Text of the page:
On Scuba Diving

Vacationing in Maui, wireless connection a bit slow, blogging nonetheless…

Today was my ten-year-old daughter’s first experience of scuba diving. We explored avenues of coral, while impossible-looking fish slipped everywhere. Our guide handed us sea anenomes and other creatures to hold, to photograph us with them. Predictably, he later tried to sell us the photographs for an outrageous price, making me reflect on how desperately people want their experiences to be represented somehow, and on how inadequate are our means of representation.

Because a photograph of someone holding a sea cucumber with MAUI written on it — while possibly useful as an alibi — conveys nothing of the experience of putting on masks and costumes, as if in preparation for tribal warfare, and venturing into a realm where one has imperfect control over one’s altitude, and the sea surface has become a sun-splattered, shifting ceiling, and the need to communicate with gestures fosters a sense of conspiracy. A scuba expedition resembles a shamanic dream-journey, and perhaps, if we entertain the Aquatic Ape hypothesis, awakens memories from even deeper in our history. Will there ever be an underwater camera that can capture such feelings?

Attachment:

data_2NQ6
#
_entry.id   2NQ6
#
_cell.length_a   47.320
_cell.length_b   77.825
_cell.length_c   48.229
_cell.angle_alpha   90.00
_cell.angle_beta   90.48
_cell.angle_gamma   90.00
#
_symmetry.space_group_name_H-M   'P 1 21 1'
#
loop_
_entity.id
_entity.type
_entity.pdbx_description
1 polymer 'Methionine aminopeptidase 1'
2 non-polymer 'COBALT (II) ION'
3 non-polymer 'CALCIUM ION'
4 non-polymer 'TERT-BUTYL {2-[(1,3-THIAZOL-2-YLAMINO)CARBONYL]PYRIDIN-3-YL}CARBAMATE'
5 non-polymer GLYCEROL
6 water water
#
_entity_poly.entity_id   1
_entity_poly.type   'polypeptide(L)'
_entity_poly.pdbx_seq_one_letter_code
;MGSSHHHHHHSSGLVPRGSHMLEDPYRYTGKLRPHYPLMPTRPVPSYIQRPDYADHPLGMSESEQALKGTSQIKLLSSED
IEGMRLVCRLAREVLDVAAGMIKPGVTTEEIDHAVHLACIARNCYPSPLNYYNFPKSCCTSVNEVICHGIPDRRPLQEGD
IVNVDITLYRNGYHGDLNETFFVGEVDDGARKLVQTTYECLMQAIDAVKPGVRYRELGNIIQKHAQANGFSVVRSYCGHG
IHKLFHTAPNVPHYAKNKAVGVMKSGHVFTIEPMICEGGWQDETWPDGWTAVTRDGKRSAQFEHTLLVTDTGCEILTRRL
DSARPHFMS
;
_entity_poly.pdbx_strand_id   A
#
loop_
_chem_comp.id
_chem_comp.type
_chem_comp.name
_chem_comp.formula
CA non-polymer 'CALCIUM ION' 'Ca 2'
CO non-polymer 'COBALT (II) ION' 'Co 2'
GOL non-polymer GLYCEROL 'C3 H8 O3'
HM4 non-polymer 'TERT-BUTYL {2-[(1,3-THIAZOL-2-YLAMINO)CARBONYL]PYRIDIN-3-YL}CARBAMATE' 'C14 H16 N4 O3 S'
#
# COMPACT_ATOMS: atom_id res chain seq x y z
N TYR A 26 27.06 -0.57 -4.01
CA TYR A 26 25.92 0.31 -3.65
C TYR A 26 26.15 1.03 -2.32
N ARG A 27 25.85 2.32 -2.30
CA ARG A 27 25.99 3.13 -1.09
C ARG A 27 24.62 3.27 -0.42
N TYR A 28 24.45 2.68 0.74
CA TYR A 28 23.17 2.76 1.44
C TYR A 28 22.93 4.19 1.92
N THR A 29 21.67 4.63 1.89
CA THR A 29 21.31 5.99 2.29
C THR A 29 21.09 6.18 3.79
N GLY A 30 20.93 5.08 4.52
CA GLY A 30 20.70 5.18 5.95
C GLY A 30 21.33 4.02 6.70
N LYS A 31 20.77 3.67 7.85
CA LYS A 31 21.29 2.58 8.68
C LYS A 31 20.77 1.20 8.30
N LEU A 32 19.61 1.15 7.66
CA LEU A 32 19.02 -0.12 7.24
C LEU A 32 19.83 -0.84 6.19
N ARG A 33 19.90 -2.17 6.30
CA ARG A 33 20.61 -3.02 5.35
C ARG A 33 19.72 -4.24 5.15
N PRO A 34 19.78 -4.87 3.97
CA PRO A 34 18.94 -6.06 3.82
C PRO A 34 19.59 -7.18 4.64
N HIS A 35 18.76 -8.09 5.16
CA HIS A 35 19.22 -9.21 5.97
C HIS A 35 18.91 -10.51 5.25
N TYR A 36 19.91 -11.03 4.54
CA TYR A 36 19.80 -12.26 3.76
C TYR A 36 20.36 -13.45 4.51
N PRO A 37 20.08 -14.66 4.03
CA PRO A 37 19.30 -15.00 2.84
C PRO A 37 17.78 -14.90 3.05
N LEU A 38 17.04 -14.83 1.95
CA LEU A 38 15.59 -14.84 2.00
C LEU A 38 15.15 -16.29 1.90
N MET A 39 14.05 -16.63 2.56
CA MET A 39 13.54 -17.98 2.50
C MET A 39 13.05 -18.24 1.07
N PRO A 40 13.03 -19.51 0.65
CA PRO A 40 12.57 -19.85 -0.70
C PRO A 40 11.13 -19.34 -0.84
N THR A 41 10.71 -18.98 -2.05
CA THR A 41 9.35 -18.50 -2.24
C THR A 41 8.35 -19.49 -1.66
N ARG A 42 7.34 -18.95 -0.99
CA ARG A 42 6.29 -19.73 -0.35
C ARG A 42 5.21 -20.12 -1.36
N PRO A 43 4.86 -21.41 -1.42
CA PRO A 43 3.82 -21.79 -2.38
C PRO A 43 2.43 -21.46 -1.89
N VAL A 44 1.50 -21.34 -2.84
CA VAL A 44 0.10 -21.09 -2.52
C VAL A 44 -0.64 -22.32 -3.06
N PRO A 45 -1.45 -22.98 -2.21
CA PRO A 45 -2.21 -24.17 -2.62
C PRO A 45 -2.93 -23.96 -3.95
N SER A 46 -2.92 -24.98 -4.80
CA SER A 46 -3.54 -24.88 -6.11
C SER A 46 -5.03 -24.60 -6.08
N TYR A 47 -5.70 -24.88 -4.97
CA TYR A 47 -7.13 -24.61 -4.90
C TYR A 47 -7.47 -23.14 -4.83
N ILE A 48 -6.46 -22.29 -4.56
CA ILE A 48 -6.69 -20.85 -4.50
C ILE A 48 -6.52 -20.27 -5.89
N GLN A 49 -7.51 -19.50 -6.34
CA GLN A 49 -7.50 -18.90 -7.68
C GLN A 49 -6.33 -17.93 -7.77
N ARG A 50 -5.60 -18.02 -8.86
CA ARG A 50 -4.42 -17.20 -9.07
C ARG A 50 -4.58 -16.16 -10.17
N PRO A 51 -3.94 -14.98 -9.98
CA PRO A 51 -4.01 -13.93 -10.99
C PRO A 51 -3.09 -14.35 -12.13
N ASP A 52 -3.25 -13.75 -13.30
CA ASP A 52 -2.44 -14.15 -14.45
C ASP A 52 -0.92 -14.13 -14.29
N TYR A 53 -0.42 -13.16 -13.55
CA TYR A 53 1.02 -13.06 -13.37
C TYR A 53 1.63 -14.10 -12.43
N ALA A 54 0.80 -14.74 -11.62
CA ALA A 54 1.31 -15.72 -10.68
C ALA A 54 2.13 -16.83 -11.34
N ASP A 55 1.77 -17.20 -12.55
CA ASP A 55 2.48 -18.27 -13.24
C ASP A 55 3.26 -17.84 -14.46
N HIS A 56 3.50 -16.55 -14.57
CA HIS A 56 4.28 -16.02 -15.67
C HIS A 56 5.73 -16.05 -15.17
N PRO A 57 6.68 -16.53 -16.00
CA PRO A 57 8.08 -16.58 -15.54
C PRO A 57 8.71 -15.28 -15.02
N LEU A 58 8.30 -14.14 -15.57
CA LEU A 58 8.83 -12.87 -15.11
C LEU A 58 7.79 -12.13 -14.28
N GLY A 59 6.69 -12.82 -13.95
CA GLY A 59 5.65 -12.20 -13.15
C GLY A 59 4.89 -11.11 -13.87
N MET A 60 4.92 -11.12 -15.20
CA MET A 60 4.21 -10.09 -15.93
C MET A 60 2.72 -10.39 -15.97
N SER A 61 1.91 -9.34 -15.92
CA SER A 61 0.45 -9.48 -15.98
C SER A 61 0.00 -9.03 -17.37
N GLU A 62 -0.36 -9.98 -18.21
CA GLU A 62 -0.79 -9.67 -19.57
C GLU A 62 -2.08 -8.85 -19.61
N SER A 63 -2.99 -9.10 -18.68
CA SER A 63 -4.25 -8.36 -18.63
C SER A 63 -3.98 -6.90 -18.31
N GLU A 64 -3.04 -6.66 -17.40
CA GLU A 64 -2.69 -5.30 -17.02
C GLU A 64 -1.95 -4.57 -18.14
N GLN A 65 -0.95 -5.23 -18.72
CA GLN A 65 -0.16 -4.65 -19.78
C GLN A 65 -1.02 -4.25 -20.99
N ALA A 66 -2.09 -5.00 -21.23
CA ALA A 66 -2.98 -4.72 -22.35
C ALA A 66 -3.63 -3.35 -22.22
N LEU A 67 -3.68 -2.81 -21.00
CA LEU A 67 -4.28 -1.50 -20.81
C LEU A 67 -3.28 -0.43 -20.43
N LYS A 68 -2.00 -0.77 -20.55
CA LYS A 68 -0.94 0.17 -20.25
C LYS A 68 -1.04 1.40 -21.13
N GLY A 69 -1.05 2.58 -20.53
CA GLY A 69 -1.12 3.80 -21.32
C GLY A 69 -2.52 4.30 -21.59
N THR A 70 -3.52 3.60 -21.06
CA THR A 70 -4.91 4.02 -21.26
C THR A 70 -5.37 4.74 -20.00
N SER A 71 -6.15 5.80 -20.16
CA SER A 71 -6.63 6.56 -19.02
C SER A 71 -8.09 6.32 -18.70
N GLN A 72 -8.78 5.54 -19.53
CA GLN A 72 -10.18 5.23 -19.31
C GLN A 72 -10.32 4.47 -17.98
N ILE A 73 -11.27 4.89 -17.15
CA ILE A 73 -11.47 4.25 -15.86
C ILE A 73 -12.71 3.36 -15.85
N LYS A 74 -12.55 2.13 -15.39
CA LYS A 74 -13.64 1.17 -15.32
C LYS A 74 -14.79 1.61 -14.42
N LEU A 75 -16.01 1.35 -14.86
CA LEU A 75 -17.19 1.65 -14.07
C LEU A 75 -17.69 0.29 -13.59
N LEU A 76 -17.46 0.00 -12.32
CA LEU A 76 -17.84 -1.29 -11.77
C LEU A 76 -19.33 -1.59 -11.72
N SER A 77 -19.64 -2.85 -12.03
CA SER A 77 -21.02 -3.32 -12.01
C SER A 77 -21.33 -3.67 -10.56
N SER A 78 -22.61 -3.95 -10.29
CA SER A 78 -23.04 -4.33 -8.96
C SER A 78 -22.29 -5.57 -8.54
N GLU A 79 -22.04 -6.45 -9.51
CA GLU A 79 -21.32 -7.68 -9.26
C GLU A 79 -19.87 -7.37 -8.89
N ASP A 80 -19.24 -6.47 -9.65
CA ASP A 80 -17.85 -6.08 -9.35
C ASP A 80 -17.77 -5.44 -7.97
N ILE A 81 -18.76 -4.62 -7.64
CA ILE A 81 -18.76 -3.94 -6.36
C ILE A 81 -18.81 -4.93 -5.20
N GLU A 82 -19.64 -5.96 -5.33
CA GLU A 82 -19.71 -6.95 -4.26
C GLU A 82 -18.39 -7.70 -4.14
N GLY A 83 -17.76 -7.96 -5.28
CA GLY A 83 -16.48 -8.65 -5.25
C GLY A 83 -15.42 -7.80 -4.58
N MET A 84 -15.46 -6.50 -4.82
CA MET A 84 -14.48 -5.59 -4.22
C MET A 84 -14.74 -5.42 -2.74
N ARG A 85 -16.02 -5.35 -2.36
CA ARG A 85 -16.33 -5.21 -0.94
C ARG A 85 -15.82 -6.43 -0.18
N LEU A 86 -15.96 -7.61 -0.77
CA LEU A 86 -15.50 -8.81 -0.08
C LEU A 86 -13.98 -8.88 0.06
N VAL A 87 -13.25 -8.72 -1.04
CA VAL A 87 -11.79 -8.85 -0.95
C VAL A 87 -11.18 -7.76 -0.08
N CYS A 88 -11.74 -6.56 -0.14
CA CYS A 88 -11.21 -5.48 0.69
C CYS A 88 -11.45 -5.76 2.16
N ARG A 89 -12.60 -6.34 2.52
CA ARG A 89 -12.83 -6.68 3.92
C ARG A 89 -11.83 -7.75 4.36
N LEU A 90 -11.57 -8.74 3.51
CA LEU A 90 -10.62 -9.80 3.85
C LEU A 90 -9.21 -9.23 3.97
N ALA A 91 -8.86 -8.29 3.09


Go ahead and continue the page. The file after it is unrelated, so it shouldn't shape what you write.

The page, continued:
pinit fg en rect gray 20 On Scuba Diving
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  • Dash of Saffron

    James! This is such a beautiful posting!

    "as if in preparation for tribal warfare, and venturing into a realm where one has imperfect control over one's altitude, and the sea surface has become a sun-splattered, shifting ceiling, and the need to communicate with gestures fosters a sense of conspiracy. A scuba expedition resembles a shamanic dream-journey" – Brilliant! Gems!

    I hate it when your writing reduces me to tears, right here, in my silly little cubicle!

    She is a very lucky girl to have such an observant and poetic travel companion.

  • James Warner

    The next time I'M in my cubicle and YOU'RE scuba diving, you can reduce ME to tears…

  • Ralph Ferraa

    It's the way you have to extend your lips around the breathing apparatus that makes you look ape-like.

    For a critique of the AAH, see http://www.aquaticape.org.